Roughly 200 women clogged the streets of Downtown on Saturday night to march as part of the 2012 Take Back the Night Rally to take a stand in violence against women.
Beginning at 7 pm at Dieppe Park, men and women of all ages and backgrounds met for a rally, which included several speakers from the community and elsewhere. Jaclyn Miles, Miss Canada 2012, tearfully shared her experiences of sexual assault and domestic abuse. She spoke about how our system treats those who have suffered through situations such as hers, how it is “traumatic to relive the things that happened to you, to be blamed for it”. Miles’ goal is to open people’s eyes to the situation of domestic abuse, and to change the question from “Why does she stay?” to “Why doesn’t he stop?”
The crowd was enthusiastic in its’ response when Miles forcefully proclaimed her determination to get justice for what happened to her, and what started out as a speech full of tragic tales ended with a sense of power and camaraderie amongst those assembled.
Joining Miles was Miss Universe Canada 2011, Chelsae Durocher. Her message centered around a proposal to strengthen our community. She believes that it is crucial for women to accept each other, despite differences, because no matter what else, we are all women, and only through solidarity can we fight against those who wish to oppress us.
Local NDP MPP Taras Natyshak spoke for a few minutes as well, mentioning his participation in the Walk a Mile in Her Shoes event, where he donned pumps and went for a stroll, as a reminder of the discomfort women feel when they are objectified.
After other speakers and a performance by the radical cheerleaders, participants took to the streets, declaring to all within earshot that women refuse to be held to these ideas of victim-blaming and slut-shaming, that men need to be held accountable for their actions.
Acting as silent witnesses, men holding candles and silhouette cut-outs of women stood on street corners lining the march, symbolizing their dedication to the cause and their promise to call out men who, in the words of Natyshak, “just don’t get it”. These men understand that equality for women is not an issue that affects only females, and that making the world a better place for one group of people improves it for everyone.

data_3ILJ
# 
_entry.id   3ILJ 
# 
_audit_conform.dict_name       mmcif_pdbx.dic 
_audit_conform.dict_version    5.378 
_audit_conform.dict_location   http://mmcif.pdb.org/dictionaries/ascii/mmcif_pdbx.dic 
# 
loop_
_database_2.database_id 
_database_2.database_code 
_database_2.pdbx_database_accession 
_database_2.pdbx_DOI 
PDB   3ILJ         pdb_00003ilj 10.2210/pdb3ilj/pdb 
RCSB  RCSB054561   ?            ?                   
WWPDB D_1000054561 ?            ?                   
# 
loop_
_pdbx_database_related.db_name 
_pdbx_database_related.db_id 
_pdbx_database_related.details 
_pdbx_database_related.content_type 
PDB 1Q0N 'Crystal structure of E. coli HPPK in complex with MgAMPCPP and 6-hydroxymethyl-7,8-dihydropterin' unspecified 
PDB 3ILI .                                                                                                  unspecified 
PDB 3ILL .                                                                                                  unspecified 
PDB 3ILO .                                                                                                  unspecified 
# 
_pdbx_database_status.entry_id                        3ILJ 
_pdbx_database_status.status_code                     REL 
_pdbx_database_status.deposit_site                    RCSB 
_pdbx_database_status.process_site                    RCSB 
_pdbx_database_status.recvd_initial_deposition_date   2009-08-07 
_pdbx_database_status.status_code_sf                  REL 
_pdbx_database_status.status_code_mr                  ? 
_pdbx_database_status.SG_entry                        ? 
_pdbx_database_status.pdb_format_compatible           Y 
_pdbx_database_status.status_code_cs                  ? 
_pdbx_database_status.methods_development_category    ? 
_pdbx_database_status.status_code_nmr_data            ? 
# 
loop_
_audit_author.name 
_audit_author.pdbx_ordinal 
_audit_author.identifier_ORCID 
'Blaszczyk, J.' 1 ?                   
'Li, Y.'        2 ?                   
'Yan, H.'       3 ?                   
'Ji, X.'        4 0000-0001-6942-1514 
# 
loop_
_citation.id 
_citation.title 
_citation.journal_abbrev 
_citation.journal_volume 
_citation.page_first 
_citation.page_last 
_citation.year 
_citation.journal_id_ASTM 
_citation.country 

As Terrence, one of the silent witnesses, put it, he was out on Saturday for “humanity” and is ready to “proudly call out the guys who need it”.
All of the women participating had their own reasons for being there, or for helping run the event, but all of them were thrilled with the jovial atmosphere of women ecstatic about standing up for something they believe in.
Dante has been helping out with Take Back the Night for four years, and in her fuzzy pink hat she was ecstatic with the way to the rally has grown, and how well the entire event came off.
Joanna is a social work student at the University of Windsor, and as part of the Border City Brawlers roller derby team (who were marshalling the march) she was happy to be out exercising her “social responsibility towards equality”.
Even Windsor Police got involved, turning on the lights to the cars that line Goyeau outside of the station. When one officer was asked why they chose to do this, he replied simply, curtly, “Support.”
Other onlookers got involved too, cheering the women as they passed various patios of downtown bars, and drivers were respectful of the march, allowing it to fill the streets and honking their endorsement as they waited.
The night can be heralded as a huge success in bringing together members of the community, and in letting women who are or have been victims of abuse know that it is okay for them to come forward, that their silence is worse than their cries.